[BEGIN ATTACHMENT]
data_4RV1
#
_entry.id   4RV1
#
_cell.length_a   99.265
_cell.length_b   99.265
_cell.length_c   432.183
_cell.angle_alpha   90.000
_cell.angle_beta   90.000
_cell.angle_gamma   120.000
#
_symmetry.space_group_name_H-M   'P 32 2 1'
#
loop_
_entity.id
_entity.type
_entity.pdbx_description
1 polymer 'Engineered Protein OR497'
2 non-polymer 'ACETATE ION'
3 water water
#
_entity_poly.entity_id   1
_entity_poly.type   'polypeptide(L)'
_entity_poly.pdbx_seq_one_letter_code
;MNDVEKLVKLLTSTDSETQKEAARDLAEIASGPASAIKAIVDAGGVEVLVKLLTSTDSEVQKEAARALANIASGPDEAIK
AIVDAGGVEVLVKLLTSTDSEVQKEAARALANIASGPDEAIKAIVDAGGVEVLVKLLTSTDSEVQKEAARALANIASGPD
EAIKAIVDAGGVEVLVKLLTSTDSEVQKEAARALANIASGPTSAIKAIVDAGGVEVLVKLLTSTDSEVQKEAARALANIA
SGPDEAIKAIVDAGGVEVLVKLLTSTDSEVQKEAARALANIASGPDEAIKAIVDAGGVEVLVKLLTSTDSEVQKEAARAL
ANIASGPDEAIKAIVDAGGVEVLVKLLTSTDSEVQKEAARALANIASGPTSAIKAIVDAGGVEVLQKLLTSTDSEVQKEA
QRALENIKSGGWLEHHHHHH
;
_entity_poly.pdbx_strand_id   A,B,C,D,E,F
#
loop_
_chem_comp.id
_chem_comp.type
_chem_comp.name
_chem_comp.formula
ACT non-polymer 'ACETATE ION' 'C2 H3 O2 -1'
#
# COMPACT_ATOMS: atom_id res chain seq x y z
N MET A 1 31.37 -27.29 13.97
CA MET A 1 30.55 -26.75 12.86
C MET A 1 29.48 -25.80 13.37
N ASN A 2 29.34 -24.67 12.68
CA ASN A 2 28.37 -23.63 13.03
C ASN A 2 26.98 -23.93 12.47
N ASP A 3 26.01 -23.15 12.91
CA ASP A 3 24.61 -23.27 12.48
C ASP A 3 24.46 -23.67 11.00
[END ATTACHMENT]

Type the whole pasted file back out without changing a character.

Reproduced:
data_4RV1
#
_entry.id   4RV1
#
_cell.length_a   99.265
_cell.length_b   99.265
_cell.length_c   432.183
_cell.angle_alpha   90.000
_cell.angle_beta   90.000
_cell.angle_gamma   120.000
#
_symmetry.space_group_name_H-M   'P 32 2 1'
#
loop_
_entity.id
_entity.type
_entity.pdbx_description
1 polymer 'Engineered Protein OR497'
2 non-polymer 'ACETATE ION'
3 water water
#
_entity_poly.entity_id   1
_entity_poly.type   'polypeptide(L)'
_entity_poly.pdbx_seq_one_letter_code
;MNDVEKLVKLLTSTDSETQKEAARDLAEIASGPASAIKAIVDAGGVEVLVKLLTSTDSEVQKEAARALANIASGPDEAIK
AIVDAGGVEVLVKLLTSTDSEVQKEAARALANIASGPDEAIKAIVDAGGVEVLVKLLTSTDSEVQKEAARALANIASGPD
EAIKAIVDAGGVEVLVKLLTSTDSEVQKEAARALANIASGPTSAIKAIVDAGGVEVLVKLLTSTDSEVQKEAARALANIA
SGPDEAIKAIVDAGGVEVLVKLLTSTDSEVQKEAARALANIASGPDEAIKAIVDAGGVEVLVKLLTSTDSEVQKEAARAL
ANIASGPDEAIKAIVDAGGVEVLVKLLTSTDSEVQKEAARALANIASGPTSAIKAIVDAGGVEVLQKLLTSTDSEVQKEA
QRALENIKSGGWLEHHHHHH
;
_entity_poly.pdbx_strand_id   A,B,C,D,E,F
#
loop_
_chem_comp.id
_chem_comp.type
_chem_comp.name
_chem_comp.formula
ACT non-polymer 'ACETATE ION' 'C2 H3 O2 -1'
#
# COMPACT_ATOMS: atom_id res chain seq x y z
N MET A 1 31.37 -27.29 13.97
CA MET A 1 30.55 -26.75 12.86
C MET A 1 29.48 -25.80 13.37
N ASN A 2 29.34 -24.67 12.68
CA ASN A 2 28.37 -23.63 13.03
C ASN A 2 26.98 -23.93 12.47
N ASP A 3 26.01 -23.15 12.91
CA ASP A 3 24.61 -23.27 12.48
C ASP A 3 24.46 -23.67 11.00